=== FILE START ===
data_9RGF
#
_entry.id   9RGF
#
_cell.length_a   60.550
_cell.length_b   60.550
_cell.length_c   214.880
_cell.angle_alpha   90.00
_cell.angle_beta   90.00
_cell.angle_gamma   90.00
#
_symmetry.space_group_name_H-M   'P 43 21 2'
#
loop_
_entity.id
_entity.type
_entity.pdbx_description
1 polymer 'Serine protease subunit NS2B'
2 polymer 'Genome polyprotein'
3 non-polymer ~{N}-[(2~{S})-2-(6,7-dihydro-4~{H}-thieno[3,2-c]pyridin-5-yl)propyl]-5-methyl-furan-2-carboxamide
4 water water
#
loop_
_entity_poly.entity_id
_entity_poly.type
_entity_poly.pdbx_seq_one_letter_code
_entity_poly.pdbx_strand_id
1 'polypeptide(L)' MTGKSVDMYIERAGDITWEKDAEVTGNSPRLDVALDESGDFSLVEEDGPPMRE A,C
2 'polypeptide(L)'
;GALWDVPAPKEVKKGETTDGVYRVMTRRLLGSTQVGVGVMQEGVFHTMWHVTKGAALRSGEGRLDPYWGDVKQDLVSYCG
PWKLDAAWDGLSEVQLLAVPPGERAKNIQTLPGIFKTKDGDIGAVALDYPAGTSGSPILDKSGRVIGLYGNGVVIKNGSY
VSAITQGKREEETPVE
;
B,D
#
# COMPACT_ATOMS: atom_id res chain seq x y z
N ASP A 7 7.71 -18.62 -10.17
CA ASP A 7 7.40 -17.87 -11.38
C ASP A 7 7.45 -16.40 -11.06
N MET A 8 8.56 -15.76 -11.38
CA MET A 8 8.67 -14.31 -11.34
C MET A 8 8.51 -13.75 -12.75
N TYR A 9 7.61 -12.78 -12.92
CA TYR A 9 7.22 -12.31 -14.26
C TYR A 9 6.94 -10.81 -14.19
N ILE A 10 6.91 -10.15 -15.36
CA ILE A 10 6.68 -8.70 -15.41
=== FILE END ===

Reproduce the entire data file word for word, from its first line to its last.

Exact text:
data_9RGF
#
_entry.id   9RGF
#
_cell.length_a   60.550
_cell.length_b   60.550
_cell.length_c   214.880
_cell.angle_alpha   90.00
_cell.angle_beta   90.00
_cell.angle_gamma   90.00
#
_symmetry.space_group_name_H-M   'P 43 21 2'
#
loop_
_entity.id
_entity.type
_entity.pdbx_description
1 polymer 'Serine protease subunit NS2B'
2 polymer 'Genome polyprotein'
3 non-polymer ~{N}-[(2~{S})-2-(6,7-dihydro-4~{H}-thieno[3,2-c]pyridin-5-yl)propyl]-5-methyl-furan-2-carboxamide
4 water water
#
loop_
_entity_poly.entity_id
_entity_poly.type
_entity_poly.pdbx_seq_one_letter_code
_entity_poly.pdbx_strand_id
1 'polypeptide(L)' MTGKSVDMYIERAGDITWEKDAEVTGNSPRLDVALDESGDFSLVEEDGPPMRE A,C
2 'polypeptide(L)'
;GALWDVPAPKEVKKGETTDGVYRVMTRRLLGSTQVGVGVMQEGVFHTMWHVTKGAALRSGEGRLDPYWGDVKQDLVSYCG
PWKLDAAWDGLSEVQLLAVPPGERAKNIQTLPGIFKTKDGDIGAVALDYPAGTSGSPILDKSGRVIGLYGNGVVIKNGSY
VSAITQGKREEETPVE
;
B,D
#
# COMPACT_ATOMS: atom_id res chain seq x y z
N ASP A 7 7.71 -18.62 -10.17
CA ASP A 7 7.40 -17.87 -11.38
C ASP A 7 7.45 -16.40 -11.06
N MET A 8 8.56 -15.76 -11.38
CA MET A 8 8.67 -14.31 -11.34
C MET A 8 8.51 -13.75 -12.75
N TYR A 9 7.61 -12.78 -12.92
CA TYR A 9 7.22 -12.31 -14.26
C TYR A 9 6.94 -10.81 -14.19
N ILE A 10 6.91 -10.15 -15.36
CA ILE A 10 6.68 -8.70 -15.41